A predicted collision between pair of black holes
The prediction late last year of a collision between a pair of supermassive black holes in a galaxy about 3.5 billion light-years from Earth has gotten support from a new study by scientists at Columbia University. Last year, scientists noticed a flickering pulse from the galaxy’s quasar, leading them to conclude the black holes were on a collision course that will result in a blast so violent it would create space-time gravitational waves. The new study, published in Nature, measured pulsing light from the quasar, adding evidence the cataclysmic merger will happen.
No pause in global warming
Two new studies suggest that there has been no pause in global warming, a subject of recent debate. One study, published in Climate Change, used a new statistical approach to measure global temperatures and compare them with four hypotheses of a global hiatus, finding that a pause is not occurring. A second study published in the Bulletin of the American Meteorological Society came to the same conclusion after presenting the climate statistics to a group of economists who were told the information was global agricultural output and not temperatures. The economists said there was no pause.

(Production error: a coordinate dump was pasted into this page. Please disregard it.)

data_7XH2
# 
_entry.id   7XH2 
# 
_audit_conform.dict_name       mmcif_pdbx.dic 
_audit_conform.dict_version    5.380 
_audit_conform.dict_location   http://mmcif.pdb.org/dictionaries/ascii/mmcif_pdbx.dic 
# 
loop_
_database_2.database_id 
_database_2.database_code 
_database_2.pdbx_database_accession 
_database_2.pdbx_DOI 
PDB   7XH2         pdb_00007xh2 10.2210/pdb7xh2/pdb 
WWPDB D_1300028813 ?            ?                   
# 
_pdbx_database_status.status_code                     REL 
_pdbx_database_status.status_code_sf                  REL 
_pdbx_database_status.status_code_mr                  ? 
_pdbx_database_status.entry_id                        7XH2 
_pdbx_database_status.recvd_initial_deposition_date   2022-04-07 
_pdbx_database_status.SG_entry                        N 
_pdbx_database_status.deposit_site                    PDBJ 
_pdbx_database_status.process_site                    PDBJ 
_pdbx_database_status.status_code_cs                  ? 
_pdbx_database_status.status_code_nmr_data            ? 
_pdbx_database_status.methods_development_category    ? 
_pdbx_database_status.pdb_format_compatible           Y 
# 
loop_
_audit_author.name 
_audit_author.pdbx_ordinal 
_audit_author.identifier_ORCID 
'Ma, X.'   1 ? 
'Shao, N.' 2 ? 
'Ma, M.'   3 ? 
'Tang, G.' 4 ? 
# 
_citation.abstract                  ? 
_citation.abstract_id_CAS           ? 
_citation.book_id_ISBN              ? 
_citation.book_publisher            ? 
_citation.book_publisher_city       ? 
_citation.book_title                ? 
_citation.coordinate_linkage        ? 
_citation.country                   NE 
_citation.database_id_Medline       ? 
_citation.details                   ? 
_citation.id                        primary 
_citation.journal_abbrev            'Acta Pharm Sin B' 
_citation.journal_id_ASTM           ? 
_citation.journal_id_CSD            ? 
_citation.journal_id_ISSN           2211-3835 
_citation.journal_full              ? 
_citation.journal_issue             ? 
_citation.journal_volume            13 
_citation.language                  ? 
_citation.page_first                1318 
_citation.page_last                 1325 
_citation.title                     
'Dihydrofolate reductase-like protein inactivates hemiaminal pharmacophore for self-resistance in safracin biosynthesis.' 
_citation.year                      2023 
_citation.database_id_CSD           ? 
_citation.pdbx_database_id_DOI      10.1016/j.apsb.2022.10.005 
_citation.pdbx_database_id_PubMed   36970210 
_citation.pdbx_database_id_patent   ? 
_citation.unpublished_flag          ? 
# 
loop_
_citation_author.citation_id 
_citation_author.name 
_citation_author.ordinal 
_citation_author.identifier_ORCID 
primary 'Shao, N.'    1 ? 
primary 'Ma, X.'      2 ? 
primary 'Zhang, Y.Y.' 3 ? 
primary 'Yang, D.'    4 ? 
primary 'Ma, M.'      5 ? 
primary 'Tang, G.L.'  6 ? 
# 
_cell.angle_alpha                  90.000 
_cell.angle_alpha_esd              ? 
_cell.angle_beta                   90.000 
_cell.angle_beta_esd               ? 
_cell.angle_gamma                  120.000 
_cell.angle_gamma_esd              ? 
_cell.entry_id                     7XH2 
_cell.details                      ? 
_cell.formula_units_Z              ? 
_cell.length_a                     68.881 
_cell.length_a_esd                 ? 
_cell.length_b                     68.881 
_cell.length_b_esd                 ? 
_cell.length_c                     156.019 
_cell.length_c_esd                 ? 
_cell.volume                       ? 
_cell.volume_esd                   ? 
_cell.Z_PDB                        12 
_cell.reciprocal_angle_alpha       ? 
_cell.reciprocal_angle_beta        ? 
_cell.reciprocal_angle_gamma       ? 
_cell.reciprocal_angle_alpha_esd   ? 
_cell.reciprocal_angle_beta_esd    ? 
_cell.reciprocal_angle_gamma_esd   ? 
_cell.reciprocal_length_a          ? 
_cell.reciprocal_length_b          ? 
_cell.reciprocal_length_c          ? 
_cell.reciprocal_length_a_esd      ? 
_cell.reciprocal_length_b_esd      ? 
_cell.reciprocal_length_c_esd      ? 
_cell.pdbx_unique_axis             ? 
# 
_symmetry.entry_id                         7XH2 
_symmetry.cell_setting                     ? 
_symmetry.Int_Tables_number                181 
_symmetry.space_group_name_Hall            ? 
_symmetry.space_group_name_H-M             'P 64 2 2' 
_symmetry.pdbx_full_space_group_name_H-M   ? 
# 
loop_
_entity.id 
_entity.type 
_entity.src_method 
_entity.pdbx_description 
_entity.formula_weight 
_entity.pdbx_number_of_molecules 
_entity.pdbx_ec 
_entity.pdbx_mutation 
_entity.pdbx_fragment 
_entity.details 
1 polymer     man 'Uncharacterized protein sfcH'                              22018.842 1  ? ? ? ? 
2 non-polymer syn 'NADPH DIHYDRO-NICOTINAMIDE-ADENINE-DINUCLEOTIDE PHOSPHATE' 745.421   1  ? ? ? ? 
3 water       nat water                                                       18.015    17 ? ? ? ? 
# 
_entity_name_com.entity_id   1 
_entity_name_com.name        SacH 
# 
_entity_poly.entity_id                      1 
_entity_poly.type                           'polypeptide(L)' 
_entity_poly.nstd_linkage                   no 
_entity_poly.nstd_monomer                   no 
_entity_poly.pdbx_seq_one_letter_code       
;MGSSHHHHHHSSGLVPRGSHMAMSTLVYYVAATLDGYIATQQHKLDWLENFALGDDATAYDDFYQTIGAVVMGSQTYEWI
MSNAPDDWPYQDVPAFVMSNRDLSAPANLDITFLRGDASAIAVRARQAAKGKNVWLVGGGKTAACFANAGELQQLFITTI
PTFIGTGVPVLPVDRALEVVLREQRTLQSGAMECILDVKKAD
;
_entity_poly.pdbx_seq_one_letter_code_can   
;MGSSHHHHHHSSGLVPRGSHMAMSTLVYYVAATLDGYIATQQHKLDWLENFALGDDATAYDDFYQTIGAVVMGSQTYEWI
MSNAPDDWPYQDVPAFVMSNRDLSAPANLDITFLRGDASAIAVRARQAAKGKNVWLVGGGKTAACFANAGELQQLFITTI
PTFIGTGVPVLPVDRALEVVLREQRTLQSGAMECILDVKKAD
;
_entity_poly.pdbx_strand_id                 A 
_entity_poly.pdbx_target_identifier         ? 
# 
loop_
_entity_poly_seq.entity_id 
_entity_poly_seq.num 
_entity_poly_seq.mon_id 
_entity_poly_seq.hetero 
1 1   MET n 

Vestigial lung found in coelacanth
Researchers have found a vestigial lung in the coelacanth, a living relative of the first fish to climb out of the water and onto land more than 400 million years ago. The lung is present in the coelacanth embryo, but the organ stops growing as the huge fish matures, according to scientists who created 3D models of the fish at different ages.
Cancer drug activates latent-HIV cells
Researchers reported that a treatment with romidepsin, a histone deacetylase inhibitor that is used in treating cancer, was associated with the reactivation of latent-HIV cells among patients, potentially removing the main obstacle to curing HIV. The study team revealed that the drug reactivated the cells without affecting the body’s immune system response.
Report finds substantial rise in use of antibiotics globally
Use of antibiotics around the world rose 30% between 2000 and 2010, and continues to rise, according to a comprehensive study by the Center for Disease Dynamics, Economics and Policy, a Washington, D.C.-based nonprofit organization. In addition to charting antibiotic use, the report also looks at the rate of antibiotic resistance worldwide and the use of antibiotics in livestock.